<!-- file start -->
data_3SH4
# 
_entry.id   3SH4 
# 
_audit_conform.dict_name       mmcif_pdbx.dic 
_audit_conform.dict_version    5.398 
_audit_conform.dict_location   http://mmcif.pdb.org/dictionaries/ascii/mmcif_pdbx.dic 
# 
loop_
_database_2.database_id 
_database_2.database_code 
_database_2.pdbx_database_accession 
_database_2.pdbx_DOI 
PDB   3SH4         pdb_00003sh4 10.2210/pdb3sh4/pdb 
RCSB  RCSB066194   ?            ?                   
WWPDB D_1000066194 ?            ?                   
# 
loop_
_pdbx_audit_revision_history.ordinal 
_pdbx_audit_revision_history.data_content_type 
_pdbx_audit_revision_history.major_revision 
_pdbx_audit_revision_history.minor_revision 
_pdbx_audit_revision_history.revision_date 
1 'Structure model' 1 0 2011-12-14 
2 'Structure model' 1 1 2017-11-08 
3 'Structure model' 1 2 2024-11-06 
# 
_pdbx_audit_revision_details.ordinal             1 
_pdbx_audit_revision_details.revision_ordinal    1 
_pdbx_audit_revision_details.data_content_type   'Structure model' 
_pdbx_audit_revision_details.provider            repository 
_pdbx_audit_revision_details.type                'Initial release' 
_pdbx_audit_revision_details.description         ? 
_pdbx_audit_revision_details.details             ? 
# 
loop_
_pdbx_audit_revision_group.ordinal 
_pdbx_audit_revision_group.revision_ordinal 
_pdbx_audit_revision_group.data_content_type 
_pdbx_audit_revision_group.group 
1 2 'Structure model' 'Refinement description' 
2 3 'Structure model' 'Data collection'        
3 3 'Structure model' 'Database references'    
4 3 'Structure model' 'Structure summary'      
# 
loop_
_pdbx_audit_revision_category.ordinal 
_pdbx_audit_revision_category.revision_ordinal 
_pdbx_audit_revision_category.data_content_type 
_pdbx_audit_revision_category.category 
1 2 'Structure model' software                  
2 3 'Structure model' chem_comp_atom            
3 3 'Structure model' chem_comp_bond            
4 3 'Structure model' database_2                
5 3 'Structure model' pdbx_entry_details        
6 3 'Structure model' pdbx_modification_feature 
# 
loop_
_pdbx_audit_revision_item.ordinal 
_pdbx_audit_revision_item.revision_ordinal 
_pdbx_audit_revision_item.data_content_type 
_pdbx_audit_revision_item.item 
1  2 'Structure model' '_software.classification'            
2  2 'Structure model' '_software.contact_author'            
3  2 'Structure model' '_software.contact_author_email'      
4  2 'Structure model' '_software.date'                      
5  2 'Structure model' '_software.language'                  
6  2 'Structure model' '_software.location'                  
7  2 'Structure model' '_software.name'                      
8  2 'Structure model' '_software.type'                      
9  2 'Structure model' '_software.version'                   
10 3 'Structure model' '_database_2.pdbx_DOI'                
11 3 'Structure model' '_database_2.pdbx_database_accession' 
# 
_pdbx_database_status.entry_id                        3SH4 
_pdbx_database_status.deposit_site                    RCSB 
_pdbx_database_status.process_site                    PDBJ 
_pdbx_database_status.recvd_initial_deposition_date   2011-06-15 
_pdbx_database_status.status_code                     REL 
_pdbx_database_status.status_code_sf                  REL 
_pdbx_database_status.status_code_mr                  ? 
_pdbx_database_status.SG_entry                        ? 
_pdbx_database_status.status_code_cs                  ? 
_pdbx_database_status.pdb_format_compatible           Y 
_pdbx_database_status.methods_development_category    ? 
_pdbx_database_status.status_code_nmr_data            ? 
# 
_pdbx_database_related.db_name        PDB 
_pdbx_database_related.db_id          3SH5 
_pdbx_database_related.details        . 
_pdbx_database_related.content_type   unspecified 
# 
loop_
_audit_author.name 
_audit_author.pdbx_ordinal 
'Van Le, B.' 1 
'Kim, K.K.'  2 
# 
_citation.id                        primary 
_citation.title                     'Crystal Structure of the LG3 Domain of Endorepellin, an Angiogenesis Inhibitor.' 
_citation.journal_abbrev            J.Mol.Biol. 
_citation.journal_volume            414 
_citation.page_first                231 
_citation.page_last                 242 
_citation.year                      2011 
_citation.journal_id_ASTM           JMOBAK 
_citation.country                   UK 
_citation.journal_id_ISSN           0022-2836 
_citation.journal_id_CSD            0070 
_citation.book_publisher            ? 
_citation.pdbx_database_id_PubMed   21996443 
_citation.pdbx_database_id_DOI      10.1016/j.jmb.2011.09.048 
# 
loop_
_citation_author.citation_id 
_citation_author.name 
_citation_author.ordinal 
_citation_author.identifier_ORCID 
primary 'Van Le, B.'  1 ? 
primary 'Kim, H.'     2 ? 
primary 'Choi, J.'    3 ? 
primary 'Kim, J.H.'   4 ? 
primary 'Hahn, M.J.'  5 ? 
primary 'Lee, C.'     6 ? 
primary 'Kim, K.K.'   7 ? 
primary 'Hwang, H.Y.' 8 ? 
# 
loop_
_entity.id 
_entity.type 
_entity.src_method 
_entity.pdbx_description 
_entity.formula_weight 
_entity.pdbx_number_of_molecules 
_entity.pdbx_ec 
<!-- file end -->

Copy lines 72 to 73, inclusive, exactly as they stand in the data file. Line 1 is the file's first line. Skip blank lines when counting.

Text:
10 3 'Structure model' '_database_2.pdbx_DOI'                
11 3 'Structure model' '_database_2.pdbx_database_accession' 